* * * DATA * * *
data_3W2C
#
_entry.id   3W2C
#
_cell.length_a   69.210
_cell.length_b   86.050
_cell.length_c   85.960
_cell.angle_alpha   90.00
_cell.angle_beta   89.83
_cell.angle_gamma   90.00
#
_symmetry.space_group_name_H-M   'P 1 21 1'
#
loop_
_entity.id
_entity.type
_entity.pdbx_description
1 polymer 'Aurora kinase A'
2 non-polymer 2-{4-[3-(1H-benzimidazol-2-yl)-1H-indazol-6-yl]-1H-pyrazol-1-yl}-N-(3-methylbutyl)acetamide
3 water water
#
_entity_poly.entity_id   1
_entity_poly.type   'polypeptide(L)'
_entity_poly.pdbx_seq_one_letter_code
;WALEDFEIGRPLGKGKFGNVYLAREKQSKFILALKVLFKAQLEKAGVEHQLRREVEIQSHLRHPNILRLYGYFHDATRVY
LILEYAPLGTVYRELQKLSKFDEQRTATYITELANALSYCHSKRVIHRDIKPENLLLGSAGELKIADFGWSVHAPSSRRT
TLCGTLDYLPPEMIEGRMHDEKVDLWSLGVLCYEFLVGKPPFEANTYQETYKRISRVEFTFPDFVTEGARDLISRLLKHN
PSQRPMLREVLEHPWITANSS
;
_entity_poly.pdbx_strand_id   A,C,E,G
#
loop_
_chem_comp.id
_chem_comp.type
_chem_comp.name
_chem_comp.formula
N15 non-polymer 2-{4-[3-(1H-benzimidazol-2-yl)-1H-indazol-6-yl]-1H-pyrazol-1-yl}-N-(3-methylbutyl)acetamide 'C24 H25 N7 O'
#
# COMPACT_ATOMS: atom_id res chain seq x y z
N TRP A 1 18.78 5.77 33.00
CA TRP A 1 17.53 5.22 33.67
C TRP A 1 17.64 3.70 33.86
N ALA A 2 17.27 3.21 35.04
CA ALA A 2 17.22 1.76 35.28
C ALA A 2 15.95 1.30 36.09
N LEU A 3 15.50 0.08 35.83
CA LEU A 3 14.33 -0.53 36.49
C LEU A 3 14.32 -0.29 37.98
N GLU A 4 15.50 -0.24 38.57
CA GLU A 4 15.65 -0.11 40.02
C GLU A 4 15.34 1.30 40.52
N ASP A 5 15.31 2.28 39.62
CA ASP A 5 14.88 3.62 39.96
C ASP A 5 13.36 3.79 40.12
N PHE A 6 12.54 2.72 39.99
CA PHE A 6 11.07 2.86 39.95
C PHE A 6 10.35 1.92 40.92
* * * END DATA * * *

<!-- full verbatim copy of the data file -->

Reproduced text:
data_3W2C
#
_entry.id   3W2C
#
_cell.length_a   69.210
_cell.length_b   86.050
_cell.length_c   85.960
_cell.angle_alpha   90.00
_cell.angle_beta   89.83
_cell.angle_gamma   90.00
#
_symmetry.space_group_name_H-M   'P 1 21 1'
#
loop_
_entity.id
_entity.type
_entity.pdbx_description
1 polymer 'Aurora kinase A'
2 non-polymer 2-{4-[3-(1H-benzimidazol-2-yl)-1H-indazol-6-yl]-1H-pyrazol-1-yl}-N-(3-methylbutyl)acetamide
3 water water
#
_entity_poly.entity_id   1
_entity_poly.type   'polypeptide(L)'
_entity_poly.pdbx_seq_one_letter_code
;WALEDFEIGRPLGKGKFGNVYLAREKQSKFILALKVLFKAQLEKAGVEHQLRREVEIQSHLRHPNILRLYGYFHDATRVY
LILEYAPLGTVYRELQKLSKFDEQRTATYITELANALSYCHSKRVIHRDIKPENLLLGSAGELKIADFGWSVHAPSSRRT
TLCGTLDYLPPEMIEGRMHDEKVDLWSLGVLCYEFLVGKPPFEANTYQETYKRISRVEFTFPDFVTEGARDLISRLLKHN
PSQRPMLREVLEHPWITANSS
;
_entity_poly.pdbx_strand_id   A,C,E,G
#
loop_
_chem_comp.id
_chem_comp.type
_chem_comp.name
_chem_comp.formula
N15 non-polymer 2-{4-[3-(1H-benzimidazol-2-yl)-1H-indazol-6-yl]-1H-pyrazol-1-yl}-N-(3-methylbutyl)acetamide 'C24 H25 N7 O'
#
# COMPACT_ATOMS: atom_id res chain seq x y z
N TRP A 1 18.78 5.77 33.00
CA TRP A 1 17.53 5.22 33.67
C TRP A 1 17.64 3.70 33.86
N ALA A 2 17.27 3.21 35.04
CA ALA A 2 17.22 1.76 35.28
C ALA A 2 15.95 1.30 36.09
N LEU A 3 15.50 0.08 35.83
CA LEU A 3 14.33 -0.53 36.49
C LEU A 3 14.32 -0.29 37.98
N GLU A 4 15.50 -0.24 38.57
CA GLU A 4 15.65 -0.11 40.02
C GLU A 4 15.34 1.30 40.52
N ASP A 5 15.31 2.28 39.62
CA ASP A 5 14.88 3.62 39.96
C ASP A 5 13.36 3.79 40.12
N PHE A 6 12.54 2.72 39.99
CA PHE A 6 11.07 2.86 39.95
C PHE A 6 10.35 1.92 40.92